Army Modernization Includes Training and People
The Army of 2028 and beyond needs more than just the weapons and systems modernization that has received so much attention since the creation of the Army Futures Command.
While new capabilities are important, the Army also needs to evolve its doctrine, training, organizational structure, installations and personnel management, Lt. Gen. Eric J. Wesley, director of the Army Futures and Concepts Center, said in a keynote address at the Association of the U.S. Army’s Global Force Symposium and Exposition in Huntsville, Ala.
“We cannot modernize overnight,” he said, suggesting that changes will come at different speeds in different areas but all are headed toward the goal of being ready for multi-domain operations. And, it will be a total change, he said. “We will modernize the Army holistically, not as we’ve done in the past.”
“Materiel modernization is not so hard as organizational changes,” Wesley said, loosely describing a far-off plan that would have the Army organized to address the biggest threat of major conflict in Europe or the Indo-Pacific.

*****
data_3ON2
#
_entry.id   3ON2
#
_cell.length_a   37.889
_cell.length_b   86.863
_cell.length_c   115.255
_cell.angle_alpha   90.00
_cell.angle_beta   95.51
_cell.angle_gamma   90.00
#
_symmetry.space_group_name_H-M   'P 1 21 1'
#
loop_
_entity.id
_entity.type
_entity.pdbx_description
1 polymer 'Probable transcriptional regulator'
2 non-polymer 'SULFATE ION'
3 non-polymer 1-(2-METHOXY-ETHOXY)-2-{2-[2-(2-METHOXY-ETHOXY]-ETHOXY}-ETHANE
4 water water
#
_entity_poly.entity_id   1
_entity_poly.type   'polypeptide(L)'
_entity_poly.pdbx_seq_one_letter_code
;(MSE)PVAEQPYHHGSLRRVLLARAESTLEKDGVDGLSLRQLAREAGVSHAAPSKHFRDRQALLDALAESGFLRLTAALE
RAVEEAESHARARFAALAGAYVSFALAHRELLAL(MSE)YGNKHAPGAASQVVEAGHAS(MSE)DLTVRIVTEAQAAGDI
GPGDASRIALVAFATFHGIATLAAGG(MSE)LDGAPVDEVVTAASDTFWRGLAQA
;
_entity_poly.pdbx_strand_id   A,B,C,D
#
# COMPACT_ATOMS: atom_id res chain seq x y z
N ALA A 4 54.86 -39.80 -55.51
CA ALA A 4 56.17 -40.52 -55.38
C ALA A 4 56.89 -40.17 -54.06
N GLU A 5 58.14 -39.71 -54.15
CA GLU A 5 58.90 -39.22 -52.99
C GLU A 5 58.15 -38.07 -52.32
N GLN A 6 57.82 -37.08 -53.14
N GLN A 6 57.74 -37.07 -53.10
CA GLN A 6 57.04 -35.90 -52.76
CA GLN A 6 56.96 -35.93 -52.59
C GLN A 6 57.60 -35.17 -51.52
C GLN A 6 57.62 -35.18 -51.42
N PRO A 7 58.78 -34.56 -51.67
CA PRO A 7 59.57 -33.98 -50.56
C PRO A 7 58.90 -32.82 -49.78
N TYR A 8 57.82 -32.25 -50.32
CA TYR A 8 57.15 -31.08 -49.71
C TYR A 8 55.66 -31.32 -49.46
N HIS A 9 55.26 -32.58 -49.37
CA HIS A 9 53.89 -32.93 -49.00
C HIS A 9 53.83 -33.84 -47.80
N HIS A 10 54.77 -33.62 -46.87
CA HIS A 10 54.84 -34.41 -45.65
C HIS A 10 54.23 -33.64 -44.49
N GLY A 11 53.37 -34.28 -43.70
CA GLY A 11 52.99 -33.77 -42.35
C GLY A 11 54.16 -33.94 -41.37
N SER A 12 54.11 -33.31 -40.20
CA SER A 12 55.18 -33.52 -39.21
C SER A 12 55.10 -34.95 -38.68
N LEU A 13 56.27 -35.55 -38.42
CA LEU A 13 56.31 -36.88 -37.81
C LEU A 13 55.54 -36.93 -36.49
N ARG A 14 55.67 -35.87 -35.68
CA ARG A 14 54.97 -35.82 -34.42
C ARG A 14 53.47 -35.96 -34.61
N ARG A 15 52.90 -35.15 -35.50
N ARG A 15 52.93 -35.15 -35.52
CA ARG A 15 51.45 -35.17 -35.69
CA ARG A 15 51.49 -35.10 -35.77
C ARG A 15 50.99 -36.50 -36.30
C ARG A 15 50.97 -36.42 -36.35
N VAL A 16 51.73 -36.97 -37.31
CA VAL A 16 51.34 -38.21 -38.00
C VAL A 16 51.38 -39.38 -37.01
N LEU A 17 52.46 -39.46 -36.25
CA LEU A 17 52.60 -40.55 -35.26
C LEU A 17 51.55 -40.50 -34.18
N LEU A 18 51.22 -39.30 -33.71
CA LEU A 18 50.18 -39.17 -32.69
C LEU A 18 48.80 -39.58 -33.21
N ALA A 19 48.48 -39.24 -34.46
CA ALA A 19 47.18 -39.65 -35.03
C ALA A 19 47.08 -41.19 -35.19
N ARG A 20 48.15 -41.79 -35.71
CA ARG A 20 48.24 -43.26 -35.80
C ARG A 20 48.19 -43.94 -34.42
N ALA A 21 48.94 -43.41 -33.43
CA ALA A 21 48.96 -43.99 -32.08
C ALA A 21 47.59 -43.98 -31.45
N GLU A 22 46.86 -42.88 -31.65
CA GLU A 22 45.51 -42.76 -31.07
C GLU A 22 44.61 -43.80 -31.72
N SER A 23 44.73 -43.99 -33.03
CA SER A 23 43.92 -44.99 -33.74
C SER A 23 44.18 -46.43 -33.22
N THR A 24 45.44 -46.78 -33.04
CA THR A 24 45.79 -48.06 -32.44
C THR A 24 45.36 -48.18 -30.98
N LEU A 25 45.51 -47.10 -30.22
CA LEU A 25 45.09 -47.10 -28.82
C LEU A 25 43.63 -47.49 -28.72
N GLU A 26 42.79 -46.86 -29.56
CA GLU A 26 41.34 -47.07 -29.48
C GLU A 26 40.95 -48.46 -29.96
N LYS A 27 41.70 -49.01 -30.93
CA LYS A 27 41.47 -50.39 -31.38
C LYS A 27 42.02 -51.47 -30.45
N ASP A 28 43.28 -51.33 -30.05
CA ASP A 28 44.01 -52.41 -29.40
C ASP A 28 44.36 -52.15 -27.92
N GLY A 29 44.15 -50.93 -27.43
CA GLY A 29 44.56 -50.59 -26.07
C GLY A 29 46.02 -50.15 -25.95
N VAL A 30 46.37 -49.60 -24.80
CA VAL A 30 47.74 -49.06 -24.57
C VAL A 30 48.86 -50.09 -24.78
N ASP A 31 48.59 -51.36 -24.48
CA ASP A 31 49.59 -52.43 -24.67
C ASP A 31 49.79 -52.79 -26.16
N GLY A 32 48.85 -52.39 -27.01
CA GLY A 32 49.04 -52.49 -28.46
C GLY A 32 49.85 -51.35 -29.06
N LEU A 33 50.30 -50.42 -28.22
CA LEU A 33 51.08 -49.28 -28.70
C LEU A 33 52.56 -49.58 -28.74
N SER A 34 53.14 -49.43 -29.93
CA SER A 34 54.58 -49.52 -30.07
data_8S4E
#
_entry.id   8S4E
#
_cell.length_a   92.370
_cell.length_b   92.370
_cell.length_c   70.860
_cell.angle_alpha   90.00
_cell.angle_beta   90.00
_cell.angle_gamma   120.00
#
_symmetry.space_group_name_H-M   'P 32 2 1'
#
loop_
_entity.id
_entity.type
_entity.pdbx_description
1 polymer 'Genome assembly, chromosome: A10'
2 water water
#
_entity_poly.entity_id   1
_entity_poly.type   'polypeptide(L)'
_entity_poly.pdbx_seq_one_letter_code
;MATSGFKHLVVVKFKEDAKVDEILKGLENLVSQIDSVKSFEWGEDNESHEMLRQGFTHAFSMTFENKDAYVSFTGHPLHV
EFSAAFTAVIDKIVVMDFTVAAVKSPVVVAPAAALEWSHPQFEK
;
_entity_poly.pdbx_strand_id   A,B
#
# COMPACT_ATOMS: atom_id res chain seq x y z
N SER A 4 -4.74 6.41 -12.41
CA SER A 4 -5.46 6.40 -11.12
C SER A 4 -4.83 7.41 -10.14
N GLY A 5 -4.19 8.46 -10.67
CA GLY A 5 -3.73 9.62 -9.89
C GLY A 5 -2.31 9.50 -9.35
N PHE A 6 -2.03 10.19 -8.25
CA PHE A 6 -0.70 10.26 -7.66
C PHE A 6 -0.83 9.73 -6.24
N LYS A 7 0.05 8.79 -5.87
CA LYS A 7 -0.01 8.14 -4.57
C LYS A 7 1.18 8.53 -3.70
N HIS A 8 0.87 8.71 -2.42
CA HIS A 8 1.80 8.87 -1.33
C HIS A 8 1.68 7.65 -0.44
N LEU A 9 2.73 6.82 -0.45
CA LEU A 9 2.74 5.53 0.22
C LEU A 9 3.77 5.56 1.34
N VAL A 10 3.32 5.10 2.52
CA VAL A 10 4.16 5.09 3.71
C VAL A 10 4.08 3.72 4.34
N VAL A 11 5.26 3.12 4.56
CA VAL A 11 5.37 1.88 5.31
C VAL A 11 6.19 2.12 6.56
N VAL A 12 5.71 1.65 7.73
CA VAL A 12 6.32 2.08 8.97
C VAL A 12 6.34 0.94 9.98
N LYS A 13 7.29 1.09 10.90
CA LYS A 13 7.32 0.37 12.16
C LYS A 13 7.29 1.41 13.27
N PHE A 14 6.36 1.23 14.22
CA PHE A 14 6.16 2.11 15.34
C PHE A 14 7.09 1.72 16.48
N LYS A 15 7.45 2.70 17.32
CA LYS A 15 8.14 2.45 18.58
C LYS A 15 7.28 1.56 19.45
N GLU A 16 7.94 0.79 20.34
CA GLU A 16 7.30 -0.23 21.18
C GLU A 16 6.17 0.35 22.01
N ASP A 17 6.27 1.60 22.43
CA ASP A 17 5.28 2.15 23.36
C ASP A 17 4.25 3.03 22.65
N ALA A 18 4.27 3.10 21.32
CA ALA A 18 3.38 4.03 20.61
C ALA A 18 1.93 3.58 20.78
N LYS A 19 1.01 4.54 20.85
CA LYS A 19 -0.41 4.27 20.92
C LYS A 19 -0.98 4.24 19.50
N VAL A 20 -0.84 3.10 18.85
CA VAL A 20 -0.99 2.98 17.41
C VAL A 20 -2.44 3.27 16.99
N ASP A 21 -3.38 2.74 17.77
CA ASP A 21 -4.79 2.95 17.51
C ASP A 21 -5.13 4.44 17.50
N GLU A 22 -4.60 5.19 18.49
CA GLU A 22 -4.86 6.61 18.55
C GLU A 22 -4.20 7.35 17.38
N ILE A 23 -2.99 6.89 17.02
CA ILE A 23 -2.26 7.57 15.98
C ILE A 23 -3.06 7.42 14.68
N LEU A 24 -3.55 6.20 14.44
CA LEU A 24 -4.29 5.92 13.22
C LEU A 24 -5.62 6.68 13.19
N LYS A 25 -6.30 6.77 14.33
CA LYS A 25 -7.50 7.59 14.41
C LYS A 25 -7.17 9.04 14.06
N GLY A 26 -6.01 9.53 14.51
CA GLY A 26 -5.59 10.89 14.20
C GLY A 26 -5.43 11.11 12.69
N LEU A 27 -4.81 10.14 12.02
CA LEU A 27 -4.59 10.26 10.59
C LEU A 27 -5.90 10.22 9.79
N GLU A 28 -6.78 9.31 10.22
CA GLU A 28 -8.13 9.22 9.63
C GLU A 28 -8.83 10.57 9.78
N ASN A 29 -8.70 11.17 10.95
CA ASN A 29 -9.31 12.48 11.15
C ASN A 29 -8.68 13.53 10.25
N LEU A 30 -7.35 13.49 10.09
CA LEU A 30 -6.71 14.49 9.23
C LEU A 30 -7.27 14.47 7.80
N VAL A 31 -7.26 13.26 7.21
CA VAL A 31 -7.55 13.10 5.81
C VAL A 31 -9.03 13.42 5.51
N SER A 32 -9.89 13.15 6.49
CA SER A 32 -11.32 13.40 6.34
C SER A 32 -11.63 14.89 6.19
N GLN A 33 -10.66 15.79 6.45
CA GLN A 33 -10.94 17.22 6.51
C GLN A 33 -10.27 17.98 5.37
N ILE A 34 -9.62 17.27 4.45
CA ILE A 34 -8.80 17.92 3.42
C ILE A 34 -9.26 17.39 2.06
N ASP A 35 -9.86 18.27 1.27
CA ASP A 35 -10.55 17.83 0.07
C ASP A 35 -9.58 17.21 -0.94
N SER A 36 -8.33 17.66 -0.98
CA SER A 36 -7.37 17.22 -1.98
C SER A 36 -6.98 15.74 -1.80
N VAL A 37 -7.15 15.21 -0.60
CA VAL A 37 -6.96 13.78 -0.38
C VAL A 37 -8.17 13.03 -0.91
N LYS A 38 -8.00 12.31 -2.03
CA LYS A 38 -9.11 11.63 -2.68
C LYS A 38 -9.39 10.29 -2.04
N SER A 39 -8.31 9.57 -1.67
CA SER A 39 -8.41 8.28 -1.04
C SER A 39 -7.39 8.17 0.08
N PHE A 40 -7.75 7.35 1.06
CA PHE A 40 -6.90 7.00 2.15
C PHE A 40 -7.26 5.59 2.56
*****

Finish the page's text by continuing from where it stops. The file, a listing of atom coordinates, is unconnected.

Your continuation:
Personnel changes will be an important part of this, he said. Leaders at all levels will have to be prepared for split-second changes in conditions and tactics, and new methods will be needed to train soldiers for warfare that could be across land, sea, air, space and cyberspace.
To get the right people, especially those with niche talents, changes may be needed in recruiting policy to allow more lateral entry into the Army, Wesley said. The Army also could look at reducing permanent change-of-station moves to provide more stability in assignments, he said, suggesting soldiers should be moved to a new installation for good reason, “and not because you’ve been there too long.”